Collaborations on product packaging between adhesives manufacturing company HB Fuller and packaging design and manufacturing giant Graphic Packaging demonstrate the necessity of collaboration across the industry value chain.

The US-based companies have worked together on paperboard clip solutions for multipack product packaging and a dog food box featuring HB Fuller’s “Open Sesame” tape, which aims to simplify tear strip packaging.

GlobalData global packaging services director Dominic Cakebread recently hosted a virtual event at which he asked Graphic Packaging International’s new global product development director for multipacks Steve Gould, HB Fuller global e-commerce manager Tania Montesi, and global packaging sustainability manager Elizabeth Staab to set out their collaborations and views on the drive for sustainable packaging.

In its 2023 sustainability report, Graphic Packaging stated its focus on setting new science-based climate targets to further minimise its greenhouse gas emissions.

HB Fuller’s sustainability report also highlighted that it is close to achieving its greenhouse gas targets.

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By GlobalData

HB Fuller’s global overview of sustainable packaging

Staab outlined that for companies and retailers producing fast-moving consumer goods, packaging and waste are important issues for the future of their business and to their stakeholders and customers.

She explained: “For materiality assessments, companies are looking at optimised packaging sizes and making sure that the materials and package design are optimised for the contents.”

She also emphasised the significance of recent legislative changes in Europe and the US, which have driven the simplification of materials and a move away from plastics to monomaterials.

In the US, four states have reportedly implemented Extended Producer Responsibility (EPR) and will be working out implementation in the coming years.

Another law being considered in the US is mandating recycled content in packaging. This would hopefully create a secondary market and demand for recycled material that comes back through the infrastructure of collection sorting.

Staab highlighted the philosophy of preventing excess packaging and use of material, ensuring packaging is ready for re-use, recycling, energy recovery and finally disposal, “which we are seeing globally.”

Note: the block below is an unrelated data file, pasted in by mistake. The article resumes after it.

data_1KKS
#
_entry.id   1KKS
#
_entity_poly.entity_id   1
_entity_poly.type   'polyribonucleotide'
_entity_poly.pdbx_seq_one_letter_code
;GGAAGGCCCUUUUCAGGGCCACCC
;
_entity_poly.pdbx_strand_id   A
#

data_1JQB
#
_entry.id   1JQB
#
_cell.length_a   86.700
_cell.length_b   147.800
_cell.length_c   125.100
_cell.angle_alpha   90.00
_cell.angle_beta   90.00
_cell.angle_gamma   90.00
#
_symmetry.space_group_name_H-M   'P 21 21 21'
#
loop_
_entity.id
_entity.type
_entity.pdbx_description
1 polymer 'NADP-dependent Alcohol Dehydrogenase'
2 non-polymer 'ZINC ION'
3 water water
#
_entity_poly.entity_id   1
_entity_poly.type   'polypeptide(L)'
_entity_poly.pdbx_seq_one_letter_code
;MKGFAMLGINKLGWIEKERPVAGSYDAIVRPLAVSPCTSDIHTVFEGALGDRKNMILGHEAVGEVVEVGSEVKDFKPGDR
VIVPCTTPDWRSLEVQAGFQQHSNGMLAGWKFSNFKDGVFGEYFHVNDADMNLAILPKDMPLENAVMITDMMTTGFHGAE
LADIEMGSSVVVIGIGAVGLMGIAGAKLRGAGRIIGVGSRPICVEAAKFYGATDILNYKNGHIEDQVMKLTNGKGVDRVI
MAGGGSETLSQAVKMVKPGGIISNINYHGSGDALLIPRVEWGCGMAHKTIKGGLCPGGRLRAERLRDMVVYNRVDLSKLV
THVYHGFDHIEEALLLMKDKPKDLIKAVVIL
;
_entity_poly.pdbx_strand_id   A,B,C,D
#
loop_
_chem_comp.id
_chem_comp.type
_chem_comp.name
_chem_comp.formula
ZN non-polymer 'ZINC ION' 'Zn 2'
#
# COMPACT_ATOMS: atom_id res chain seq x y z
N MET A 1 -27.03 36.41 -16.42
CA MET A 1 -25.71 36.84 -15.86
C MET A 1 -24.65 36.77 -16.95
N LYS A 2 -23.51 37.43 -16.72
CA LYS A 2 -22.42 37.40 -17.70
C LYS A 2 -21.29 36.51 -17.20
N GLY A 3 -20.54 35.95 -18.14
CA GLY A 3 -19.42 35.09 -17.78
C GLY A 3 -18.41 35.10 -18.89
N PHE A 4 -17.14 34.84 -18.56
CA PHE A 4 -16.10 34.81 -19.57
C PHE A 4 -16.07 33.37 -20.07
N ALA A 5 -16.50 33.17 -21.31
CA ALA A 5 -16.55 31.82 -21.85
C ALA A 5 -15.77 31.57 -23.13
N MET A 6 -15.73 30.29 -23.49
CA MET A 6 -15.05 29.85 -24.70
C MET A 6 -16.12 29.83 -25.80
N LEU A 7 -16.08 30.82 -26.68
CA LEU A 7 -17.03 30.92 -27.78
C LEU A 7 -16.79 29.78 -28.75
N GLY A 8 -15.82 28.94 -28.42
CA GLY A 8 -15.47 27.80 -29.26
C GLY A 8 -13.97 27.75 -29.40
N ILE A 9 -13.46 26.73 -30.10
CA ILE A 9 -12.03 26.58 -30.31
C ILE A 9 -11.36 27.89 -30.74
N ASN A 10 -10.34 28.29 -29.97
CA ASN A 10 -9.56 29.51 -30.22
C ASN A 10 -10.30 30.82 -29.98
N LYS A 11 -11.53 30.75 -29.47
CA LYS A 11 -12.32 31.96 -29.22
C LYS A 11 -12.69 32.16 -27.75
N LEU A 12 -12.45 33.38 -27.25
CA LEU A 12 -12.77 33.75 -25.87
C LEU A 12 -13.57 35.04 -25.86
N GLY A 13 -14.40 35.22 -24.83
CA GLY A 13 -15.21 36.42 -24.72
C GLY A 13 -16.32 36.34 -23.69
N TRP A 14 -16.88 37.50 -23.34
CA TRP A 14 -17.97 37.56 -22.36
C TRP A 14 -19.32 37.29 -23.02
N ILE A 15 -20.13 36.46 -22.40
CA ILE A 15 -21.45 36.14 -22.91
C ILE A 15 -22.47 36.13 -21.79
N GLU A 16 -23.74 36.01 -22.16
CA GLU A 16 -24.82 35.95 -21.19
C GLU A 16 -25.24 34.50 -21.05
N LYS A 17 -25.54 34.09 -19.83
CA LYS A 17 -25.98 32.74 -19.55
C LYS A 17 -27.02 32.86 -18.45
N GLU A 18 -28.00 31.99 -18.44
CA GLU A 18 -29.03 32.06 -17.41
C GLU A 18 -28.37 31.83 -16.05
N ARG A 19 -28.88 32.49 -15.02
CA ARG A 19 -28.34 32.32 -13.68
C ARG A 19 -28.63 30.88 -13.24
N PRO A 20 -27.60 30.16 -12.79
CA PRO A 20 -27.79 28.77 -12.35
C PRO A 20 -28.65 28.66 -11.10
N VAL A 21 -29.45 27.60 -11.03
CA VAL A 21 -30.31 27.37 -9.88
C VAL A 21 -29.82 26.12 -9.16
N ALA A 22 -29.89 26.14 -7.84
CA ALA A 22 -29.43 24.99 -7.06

She added that schemes such as EPR need to be well-structured with eco-modulated fees to incentivise packaging producers.

“Achieving sustainable packaging is not that easy,” she said, “because over decades we have been developing and optimising packaging for the purposes of convenience for e-commerce.

“So now we must take a step back and say – well, how are we not necessarily going to reverse these developments, but change them so that we are looking at the entire lifecycle of the packaging?”

For packaging to be redesigned, Staab stated that there are several crucial considerations: material changes that are conducive to recycling, investigating touch points across the supply chain, and the customer experience.

But all of this comes with the caveat that “sometimes corporate sustainability goals and packaging goals may be somewhat in conflict.”

A key approach to solving such conflict is collaboration and continuous communication between industry partners.

Adhesives as the glue of the packaging industry

Dominic Cakebread asked HB Fuller global e-commerce manager Tania Montesi about the redesign challenges the company faces as an adhesives manufacturer.

Montesi explained that with an entirely new packaging design, “customers assume that the adhesive will just do its job. But there is a very fine balance in making sure that during each step of the supply chain the adhesive is strong enough and continues to perform under different environments.”

She emphasised that considering the entire lifecycle is what makes the product economically viable.

HB Fuller has been focusing its research and development on multipack bundling solutions. Montesi then highlighted innovations in which adhesives have taken on new functionalities, such as paper straws.

But the issue of making sure that adhesives are compatible with recycling processes is also paramount.

“So one example is that of washing off labels,” Montesi went on, “whether on PET bottles or on other rigid plastic containers. The adhesive needs to be functional, but also compliant with regulations coming in in various regions.”

Montesi also brought up carbon emissions, saying that HB Fuller is looking at “how to reduce the carbon in our adhesives, whether that is looking at final base raw materials, recycled raw materials, or carbon capture.

“It is really exciting to be an adhesive formulator in the packaging space today, because there is so much opportunity and change going on right now.”

Graphic Packaging’s plastic reduction goals

Graphic Packaging International’s global new product development director for multipacks Steve Gould elaborated on the company’s initiatives for reducing plastic across its operations.

Within its 2025 sustainable initiatives, the company’s focus is on low-density polyethylene (LDPE) plastic in its food service containers and paper cups.

Graphic Packaging is reportedly working closely with HB Fuller on the development of sustainable barrier coatings and is looking at the application of coatings for functionality.

Gould emphasised the challenges around paper cups, which are “the converting, filling, and sealing equipment all being developed over time for LDPE coatings.

“So, we’re working on how we customise existing, converting or production assets to run as efficiently with the coated products.”

For sustainable practices to be implemented across the packaging industry, companies need to collaborate and use their respective areas of expertise to research, develop and produce packaging solutions, as HB Fuller and Graphic Packaging demonstrate.